Along with his brother, Eric Trump recently took the helm at his father's multibillion-dollar real estate business while dad sorts out the business of being president of the United States. And he knows just why he got the job.
“Nepotism is kind of a factor of life,” Eric Trump told Forbes in an interview published Tuesday. “We might be here because of nepotism, but we’re not still here because of nepotism. You know, if we didn’t do a good job, if we weren’t competent, believe me, we wouldn’t be in this spot.”
Eric Trump was speaking in February from the 25th floor of his father’s famous Trump Tower, where his brother Don Jr. helps run the company from his office down the hall. The Trump are big believers in keeping the wealth—and power—in the family. Ivanka Trump has taken an (unpaid) job at the White House and her husband, Jared Kushner, is an (unpaid) senior adviser to President Donald Trump. Eric, Ivanka and Don Jr., the oldest of Trump's five children, each hold a 7 percent stake in the Trump International Hotel in Washington, D.C. Eric Trump has a net worth of $150 million, while Ivanka Trump and Kushner oversee a business empire estimated to be worth up to $740 million.
President Trump himself praises his father Fred, who also was a wealthy New York real estate developer, for helping him get ahead in life. Trump helped build his personal real estate brand from a $14 million loan from his dad, The Wall Street Journal reported in September. Donald Trump is now estimated to have a net worth of $3.5 billion.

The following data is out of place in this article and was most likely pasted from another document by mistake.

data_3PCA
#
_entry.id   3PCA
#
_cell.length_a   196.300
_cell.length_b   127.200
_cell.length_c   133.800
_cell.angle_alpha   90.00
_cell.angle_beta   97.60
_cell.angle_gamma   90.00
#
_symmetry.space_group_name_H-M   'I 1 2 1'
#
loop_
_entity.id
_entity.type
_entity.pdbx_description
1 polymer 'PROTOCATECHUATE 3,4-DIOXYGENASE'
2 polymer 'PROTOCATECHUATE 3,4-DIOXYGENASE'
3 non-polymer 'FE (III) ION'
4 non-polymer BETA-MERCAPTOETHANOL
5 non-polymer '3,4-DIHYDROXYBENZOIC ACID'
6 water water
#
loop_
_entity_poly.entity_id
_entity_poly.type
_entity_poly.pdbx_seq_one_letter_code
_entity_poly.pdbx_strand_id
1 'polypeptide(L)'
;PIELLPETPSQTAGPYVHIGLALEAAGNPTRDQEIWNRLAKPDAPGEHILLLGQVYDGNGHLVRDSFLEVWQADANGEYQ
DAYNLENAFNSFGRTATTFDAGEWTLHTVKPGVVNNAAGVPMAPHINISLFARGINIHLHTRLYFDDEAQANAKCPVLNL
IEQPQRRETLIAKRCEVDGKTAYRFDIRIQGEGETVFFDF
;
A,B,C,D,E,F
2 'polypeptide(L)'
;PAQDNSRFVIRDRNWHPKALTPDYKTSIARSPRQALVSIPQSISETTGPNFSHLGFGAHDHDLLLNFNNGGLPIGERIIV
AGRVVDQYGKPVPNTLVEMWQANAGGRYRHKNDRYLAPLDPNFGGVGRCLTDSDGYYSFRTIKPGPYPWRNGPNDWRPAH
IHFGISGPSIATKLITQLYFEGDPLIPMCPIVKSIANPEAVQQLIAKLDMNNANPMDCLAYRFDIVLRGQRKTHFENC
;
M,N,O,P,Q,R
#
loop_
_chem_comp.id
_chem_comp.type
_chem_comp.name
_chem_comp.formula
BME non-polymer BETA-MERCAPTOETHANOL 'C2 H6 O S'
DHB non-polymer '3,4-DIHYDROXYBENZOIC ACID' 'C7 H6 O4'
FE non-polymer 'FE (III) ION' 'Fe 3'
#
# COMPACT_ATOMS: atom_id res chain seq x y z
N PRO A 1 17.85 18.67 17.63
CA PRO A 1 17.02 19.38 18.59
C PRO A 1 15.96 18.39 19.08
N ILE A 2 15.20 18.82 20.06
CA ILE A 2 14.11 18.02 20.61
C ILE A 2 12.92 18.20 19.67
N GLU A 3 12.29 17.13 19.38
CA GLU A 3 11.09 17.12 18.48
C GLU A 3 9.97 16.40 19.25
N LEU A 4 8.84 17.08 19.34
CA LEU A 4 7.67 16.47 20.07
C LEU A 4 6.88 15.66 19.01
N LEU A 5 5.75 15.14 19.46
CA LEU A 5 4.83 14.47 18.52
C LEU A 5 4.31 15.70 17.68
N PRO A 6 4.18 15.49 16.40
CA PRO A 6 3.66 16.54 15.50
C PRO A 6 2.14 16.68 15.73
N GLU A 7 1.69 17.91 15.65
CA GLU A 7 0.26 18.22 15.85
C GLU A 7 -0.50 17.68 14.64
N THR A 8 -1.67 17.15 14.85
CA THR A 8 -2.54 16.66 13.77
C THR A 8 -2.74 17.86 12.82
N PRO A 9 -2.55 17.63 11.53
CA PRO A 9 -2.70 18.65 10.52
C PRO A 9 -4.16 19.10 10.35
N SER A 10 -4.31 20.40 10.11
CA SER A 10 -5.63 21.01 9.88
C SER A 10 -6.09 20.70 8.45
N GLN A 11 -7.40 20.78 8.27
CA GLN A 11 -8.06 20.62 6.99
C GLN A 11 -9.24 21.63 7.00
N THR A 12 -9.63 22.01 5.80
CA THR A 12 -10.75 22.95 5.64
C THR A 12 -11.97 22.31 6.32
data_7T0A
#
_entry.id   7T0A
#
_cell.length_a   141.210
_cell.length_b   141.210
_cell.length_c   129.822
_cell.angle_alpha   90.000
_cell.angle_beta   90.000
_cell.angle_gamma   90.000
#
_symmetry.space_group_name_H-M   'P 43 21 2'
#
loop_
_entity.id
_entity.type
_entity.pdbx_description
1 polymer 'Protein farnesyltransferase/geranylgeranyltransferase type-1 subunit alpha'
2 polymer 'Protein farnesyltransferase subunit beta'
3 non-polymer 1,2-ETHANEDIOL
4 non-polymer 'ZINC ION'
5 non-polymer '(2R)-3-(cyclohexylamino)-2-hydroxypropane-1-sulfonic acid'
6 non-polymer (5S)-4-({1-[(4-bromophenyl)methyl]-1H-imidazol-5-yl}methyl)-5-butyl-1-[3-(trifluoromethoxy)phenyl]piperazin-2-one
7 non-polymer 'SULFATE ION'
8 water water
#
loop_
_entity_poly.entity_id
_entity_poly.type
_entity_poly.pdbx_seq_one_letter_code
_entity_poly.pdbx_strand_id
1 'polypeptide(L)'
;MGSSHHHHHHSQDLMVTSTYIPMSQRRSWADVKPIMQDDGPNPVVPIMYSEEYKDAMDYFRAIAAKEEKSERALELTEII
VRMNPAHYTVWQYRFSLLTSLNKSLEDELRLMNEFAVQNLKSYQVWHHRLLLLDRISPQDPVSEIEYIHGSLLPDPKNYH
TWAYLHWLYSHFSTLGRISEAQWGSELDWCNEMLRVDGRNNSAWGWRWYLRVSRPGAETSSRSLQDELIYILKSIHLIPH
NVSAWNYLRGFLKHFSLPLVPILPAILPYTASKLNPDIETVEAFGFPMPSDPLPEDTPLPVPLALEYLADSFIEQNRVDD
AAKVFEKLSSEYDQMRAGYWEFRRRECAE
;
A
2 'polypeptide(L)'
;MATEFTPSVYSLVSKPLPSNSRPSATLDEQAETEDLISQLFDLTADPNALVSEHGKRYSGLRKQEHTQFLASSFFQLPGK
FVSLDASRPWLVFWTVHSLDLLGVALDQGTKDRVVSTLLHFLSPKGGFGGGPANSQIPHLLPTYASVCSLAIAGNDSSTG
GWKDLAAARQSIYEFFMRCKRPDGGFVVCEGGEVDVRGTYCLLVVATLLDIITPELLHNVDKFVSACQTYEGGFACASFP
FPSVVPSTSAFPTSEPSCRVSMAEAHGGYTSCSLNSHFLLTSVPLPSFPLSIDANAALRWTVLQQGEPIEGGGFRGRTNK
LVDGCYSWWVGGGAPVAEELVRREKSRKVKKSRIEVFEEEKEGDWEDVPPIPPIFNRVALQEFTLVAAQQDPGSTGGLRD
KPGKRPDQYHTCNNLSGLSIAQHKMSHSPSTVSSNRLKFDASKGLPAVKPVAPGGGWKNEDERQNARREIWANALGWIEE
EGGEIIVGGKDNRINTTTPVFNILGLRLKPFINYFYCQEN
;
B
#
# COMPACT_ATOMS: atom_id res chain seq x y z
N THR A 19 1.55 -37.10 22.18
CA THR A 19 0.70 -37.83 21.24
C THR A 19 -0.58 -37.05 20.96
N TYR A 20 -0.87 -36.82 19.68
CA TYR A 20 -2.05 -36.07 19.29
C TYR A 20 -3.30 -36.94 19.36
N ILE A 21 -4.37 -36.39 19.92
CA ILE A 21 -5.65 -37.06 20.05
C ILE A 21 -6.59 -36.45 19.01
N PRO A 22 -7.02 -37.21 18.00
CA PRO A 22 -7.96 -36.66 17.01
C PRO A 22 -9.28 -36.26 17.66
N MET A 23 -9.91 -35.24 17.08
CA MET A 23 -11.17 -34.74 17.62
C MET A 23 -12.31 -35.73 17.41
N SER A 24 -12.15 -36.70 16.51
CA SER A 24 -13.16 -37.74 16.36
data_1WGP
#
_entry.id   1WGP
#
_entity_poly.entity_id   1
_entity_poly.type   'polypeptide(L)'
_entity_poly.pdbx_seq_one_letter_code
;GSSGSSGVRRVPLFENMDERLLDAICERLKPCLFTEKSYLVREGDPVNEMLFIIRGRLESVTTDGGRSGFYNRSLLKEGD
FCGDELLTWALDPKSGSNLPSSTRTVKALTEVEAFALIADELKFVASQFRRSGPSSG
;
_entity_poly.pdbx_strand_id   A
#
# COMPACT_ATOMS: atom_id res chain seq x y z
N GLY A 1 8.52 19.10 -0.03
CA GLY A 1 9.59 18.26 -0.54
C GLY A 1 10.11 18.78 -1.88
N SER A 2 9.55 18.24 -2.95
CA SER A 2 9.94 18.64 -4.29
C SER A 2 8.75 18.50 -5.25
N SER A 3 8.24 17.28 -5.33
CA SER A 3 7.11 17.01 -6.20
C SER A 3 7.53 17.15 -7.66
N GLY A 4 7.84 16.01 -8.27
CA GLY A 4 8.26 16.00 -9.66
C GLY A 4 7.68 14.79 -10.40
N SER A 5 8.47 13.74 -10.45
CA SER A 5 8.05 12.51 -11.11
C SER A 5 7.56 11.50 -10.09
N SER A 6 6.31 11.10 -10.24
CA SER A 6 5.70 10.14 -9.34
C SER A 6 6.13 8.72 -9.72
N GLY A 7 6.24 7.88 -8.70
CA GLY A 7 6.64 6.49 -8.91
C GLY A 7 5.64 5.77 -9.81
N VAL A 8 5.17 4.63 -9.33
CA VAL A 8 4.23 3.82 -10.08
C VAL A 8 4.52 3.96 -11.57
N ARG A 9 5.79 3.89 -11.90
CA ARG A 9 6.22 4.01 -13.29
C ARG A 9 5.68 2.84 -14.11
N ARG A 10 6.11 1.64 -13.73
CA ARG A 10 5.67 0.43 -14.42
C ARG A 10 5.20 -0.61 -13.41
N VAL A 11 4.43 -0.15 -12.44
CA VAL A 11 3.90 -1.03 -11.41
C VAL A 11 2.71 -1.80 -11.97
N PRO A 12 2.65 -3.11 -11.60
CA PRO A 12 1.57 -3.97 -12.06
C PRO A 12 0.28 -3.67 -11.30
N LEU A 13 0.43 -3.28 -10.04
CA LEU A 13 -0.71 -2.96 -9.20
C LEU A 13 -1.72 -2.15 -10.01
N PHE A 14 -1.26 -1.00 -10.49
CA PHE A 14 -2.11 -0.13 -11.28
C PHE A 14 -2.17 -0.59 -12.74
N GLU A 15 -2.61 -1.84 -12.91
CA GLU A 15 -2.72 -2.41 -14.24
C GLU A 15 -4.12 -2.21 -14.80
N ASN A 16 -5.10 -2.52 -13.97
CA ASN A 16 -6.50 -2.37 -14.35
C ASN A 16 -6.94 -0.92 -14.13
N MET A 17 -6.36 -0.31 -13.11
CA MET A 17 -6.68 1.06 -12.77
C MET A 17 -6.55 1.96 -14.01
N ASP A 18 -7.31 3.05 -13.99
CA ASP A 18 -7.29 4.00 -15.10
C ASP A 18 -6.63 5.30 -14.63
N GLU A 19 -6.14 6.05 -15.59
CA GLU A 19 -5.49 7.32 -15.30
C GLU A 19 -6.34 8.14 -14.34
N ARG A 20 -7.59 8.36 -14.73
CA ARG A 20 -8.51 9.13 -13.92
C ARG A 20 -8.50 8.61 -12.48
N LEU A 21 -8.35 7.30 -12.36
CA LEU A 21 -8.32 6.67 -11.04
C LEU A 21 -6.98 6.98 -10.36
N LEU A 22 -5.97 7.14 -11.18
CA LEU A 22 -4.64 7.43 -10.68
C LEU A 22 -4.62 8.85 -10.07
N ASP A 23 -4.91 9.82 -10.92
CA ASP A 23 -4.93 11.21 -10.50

Robert Jones, a nepotism expert at Missouri State University, told Forbes that people from privileged backgrounds often attribute their success to their own achievements instead of their personal wealth or family connections. “For most of us who have been given privilege, to some extent we don’t even know it,” Jones said. “I mean, we’re just not even aware of the opportunities we’re given. And it kind of dawns on us over time if we’ve got our eyes open and are looking for it.”
A 2011 study found 68 percent of the sons of the nation's highest earners had worked for their dad at some point. That could be because high earners tend to work for themselves or, at the very least, have a say in hiring decisions at their companies.
"If the members of the top 1 percent are there because of connections or political power—rather than by the force of their talent, energy, and motivation—then we should be rightly critical about claims that they merit their fortunes, and question the contribution they make to economic productivity," one of the study's authors, Miles Corak of the University of Ottawa, wrote.
For the Trumps, however, lineage isn't everything. Donald Trump wouldn't promote poor employees, Eric Trump said.
“He’s a guy, no matter where it is, he expects people to perform. And if they’re not performing, he kind of encourages them to go on their way. You know the one thing, Don, Ivanka and I never let him down really in any factor of life. And I think it’s one of the reasons that we’re as innately close as we are,” Eric Trump said.
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